Inspector administration is performed either through the secure HTTP Web interface or directly on the console through Secure Shell. An embedded firewall developed by Mazu and based on the same packet-processing platform used for the Inspector distributed DoS analysis on the device limits access to these secure protocols. These administration tools provide four main functions: configuration, attack detection, attack characterization and traffic analysis monitoring.
Configuration settings allow you to enable SNMP monitoring and set system thresholds. With SNMP enabled, an alert can be sent via your network management system (which can then send e-mails or a page) when a distributed DoS attack is identified.
When Inspector determines an attack is under way, it alerts the administrator, either through SNMP or a message on the Web interface overview page. Then, it enters attack characterization mode. Attack characterization mode provides detailed information and analysis of a possible distributed DoS attack. Initial information is seen on the overview page during the attack.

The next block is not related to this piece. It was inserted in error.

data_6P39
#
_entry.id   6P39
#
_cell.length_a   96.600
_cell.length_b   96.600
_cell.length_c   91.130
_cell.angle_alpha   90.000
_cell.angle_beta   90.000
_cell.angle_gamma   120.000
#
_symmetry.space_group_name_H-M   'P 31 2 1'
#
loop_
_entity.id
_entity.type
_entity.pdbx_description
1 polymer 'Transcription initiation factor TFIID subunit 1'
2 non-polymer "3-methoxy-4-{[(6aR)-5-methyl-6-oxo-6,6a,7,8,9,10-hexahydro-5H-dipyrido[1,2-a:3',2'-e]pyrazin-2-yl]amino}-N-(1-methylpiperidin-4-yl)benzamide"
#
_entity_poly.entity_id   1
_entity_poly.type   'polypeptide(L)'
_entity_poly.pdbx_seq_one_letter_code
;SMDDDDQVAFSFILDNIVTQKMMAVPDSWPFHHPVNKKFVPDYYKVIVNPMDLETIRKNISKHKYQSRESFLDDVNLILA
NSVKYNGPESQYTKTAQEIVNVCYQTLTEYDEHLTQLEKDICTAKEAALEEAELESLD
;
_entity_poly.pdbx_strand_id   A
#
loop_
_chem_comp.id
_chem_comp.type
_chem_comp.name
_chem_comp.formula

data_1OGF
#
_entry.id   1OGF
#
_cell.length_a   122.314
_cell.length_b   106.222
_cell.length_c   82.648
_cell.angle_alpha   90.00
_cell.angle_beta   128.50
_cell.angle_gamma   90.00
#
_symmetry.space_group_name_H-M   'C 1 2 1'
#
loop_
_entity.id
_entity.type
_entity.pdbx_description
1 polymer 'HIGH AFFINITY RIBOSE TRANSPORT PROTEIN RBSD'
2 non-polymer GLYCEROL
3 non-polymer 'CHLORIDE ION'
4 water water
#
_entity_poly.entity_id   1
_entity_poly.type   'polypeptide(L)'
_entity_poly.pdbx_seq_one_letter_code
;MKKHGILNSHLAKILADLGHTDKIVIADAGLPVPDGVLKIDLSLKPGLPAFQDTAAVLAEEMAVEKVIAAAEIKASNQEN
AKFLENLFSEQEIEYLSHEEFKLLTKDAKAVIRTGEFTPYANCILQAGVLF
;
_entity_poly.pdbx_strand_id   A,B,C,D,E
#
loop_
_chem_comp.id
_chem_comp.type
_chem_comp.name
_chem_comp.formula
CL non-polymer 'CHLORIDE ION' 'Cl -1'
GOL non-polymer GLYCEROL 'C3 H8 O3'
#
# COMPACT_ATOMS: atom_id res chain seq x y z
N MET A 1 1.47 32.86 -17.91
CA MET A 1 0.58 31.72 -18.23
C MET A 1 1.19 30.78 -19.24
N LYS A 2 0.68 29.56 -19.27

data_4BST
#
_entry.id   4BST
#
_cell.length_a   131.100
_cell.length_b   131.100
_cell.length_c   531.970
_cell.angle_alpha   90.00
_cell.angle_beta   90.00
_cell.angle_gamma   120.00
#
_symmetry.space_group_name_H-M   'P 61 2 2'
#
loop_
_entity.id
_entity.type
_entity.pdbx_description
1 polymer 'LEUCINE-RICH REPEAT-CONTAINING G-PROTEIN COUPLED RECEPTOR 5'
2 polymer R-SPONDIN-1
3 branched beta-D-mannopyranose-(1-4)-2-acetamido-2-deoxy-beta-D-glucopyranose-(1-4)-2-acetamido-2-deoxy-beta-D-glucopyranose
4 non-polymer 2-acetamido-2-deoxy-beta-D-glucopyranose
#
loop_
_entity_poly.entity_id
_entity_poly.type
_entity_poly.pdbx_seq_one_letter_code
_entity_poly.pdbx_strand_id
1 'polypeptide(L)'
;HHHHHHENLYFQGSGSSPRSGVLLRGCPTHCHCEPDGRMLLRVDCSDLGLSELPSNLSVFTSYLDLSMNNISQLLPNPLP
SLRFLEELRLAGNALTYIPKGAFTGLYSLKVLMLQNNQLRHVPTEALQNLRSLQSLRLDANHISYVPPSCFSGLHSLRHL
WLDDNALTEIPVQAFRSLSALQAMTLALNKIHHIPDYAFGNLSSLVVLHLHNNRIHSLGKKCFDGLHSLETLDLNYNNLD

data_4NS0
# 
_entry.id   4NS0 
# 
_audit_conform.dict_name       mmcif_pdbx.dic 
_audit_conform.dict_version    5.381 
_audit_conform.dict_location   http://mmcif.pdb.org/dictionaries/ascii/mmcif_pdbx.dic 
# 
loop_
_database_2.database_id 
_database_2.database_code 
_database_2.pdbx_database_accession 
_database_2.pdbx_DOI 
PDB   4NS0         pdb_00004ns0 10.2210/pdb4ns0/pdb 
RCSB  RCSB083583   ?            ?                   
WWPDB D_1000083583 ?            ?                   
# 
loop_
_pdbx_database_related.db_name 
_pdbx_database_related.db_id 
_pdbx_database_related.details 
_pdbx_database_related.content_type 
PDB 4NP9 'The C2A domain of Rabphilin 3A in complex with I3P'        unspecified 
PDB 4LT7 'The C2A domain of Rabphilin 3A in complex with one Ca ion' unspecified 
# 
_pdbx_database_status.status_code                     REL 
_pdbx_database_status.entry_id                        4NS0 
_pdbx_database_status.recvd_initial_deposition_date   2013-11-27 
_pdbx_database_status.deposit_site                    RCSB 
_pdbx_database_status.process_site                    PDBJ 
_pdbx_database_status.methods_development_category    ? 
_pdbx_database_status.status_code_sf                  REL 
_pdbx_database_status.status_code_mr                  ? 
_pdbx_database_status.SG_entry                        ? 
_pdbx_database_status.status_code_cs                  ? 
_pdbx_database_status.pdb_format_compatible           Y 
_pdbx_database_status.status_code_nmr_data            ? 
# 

The attack incident report page provides detailed information on attack histories and lets you drill down to specific packet details for each suspected attack.
Inspector lets you inspect your traffic from a high level down to individual packet contents. You can view a graph of all traffic and eliminate certain traffic types, such as all User Datagram Protocol (UDP) packets. You can also view traffic from specific IP addresses and time ranges. When under attack, this interesting view lets you see the differences in healthy traffic and attack traffic. The online reports are excellent and provide detailed information, but we would like to see some printable reports to present to management to summarize attacks, give an overview of what occurred and show other detail.